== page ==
I am working on a list comparator to assist sorting an unordered list of search results per very specific requirements from our client. The requirements call for a ranked relevance algorithm with the following rules in order of importance:
- Exact match on name
- All words of search query in name or a synonym of the result
- Some words of search query in name or synonym of the result (% descending)
- All words of the search query in the description
- Some words of the search query in the description (% descending)
- Last modified date descending
The natural design choice for this comparator seemed to be a scored ranking based on powers of 2. The sum of lesser important rules can never be more than a positive match on a higher importance rule. This is achieved by the following score:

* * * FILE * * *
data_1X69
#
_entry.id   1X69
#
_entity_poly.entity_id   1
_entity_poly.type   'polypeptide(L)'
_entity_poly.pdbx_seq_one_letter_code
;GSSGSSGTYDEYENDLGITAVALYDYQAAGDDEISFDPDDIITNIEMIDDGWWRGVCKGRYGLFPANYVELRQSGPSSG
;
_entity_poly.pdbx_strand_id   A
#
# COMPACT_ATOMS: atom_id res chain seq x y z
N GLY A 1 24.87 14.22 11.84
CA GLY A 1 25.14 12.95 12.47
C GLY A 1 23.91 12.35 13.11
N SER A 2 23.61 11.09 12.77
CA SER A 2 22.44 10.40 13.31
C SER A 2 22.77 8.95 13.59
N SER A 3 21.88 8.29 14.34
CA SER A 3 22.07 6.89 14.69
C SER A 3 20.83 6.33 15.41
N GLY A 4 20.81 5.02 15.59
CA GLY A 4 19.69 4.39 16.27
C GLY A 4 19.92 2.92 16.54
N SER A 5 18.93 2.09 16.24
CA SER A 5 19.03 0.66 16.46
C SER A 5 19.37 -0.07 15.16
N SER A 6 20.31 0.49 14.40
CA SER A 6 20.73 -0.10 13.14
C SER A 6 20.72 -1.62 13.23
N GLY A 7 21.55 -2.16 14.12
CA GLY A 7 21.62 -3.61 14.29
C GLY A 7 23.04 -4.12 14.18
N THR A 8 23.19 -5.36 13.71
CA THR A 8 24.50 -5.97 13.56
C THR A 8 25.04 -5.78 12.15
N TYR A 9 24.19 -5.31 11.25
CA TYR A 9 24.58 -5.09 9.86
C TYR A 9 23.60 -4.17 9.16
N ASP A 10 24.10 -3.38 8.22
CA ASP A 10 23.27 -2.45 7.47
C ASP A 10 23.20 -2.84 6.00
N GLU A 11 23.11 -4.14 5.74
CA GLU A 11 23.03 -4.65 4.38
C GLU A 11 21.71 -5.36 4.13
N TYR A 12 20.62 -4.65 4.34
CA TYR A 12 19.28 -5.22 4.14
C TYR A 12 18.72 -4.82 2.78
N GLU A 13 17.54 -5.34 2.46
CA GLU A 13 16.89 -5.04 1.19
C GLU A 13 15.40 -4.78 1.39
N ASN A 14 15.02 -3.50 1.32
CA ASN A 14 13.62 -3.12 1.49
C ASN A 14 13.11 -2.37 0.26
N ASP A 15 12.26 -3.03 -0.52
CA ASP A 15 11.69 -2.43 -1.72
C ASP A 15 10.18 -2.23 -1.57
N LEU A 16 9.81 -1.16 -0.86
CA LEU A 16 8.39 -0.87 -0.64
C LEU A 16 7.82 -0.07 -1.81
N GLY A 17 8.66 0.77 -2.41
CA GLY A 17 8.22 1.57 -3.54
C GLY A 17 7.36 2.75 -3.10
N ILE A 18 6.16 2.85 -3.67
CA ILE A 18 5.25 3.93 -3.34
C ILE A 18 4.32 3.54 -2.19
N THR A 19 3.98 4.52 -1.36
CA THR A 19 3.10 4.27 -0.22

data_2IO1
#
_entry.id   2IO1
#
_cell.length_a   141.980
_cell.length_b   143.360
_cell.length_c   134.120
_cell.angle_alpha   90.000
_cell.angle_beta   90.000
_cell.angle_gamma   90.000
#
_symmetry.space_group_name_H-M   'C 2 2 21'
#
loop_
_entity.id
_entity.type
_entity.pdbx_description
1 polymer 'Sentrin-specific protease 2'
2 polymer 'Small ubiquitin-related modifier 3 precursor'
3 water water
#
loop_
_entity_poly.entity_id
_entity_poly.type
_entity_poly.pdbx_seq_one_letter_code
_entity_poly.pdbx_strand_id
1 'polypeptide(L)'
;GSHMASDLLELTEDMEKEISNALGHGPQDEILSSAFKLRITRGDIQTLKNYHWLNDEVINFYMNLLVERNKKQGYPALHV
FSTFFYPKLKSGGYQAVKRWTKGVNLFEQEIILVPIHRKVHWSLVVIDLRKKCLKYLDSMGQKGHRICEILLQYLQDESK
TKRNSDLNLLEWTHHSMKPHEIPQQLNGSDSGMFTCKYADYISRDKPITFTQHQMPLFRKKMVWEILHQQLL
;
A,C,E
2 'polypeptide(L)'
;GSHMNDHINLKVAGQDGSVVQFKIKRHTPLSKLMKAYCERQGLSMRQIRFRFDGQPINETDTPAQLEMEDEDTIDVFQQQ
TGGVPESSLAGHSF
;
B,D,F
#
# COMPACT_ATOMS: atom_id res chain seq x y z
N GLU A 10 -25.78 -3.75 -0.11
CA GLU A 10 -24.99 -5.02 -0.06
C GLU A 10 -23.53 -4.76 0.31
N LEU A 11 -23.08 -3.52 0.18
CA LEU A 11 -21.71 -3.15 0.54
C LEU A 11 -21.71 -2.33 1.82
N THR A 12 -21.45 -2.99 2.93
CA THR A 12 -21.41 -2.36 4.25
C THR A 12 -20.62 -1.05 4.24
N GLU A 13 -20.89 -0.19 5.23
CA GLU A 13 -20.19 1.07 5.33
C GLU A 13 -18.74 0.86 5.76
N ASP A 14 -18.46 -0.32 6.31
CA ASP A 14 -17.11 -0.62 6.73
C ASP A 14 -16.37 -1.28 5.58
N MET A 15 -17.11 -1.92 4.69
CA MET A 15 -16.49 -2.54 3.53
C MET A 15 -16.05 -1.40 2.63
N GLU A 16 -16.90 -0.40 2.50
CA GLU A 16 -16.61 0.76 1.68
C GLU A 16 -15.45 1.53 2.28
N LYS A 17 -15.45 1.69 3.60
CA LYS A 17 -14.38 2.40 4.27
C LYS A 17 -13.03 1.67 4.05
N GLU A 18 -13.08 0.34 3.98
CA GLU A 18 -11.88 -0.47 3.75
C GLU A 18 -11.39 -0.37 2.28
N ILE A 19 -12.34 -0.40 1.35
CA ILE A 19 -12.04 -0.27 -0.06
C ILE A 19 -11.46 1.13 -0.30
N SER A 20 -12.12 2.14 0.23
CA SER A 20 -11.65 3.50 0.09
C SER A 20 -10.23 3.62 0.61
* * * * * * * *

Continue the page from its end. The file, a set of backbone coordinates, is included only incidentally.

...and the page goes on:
- 8 (Secondary tie-breaker score based on % descending)
- 2 (Secondary tie-breaker score based on % descending)
In the TDD spirit I decided to start with my unit tests first. To have a test case for each unique scenario would be at a minimum 63 unique test cases not considering additional test cases for secondary tie breaker logic on rules 3 and 5. This seems overbearing.
The actual tests will actually be less though. Based on the actual rules themselves certain rules ensure that lower rules will always be true (Eg. When 'All Search Query words appear in description' then rule 'Some Search Query words appear in description' will always be true). Still is the level of effort in writing out each of these test cases worth it? Is this the level of testing that is typically called for when talking about 100% test coverage in TDD? If not then what would be an acceptable alternative testing strategy?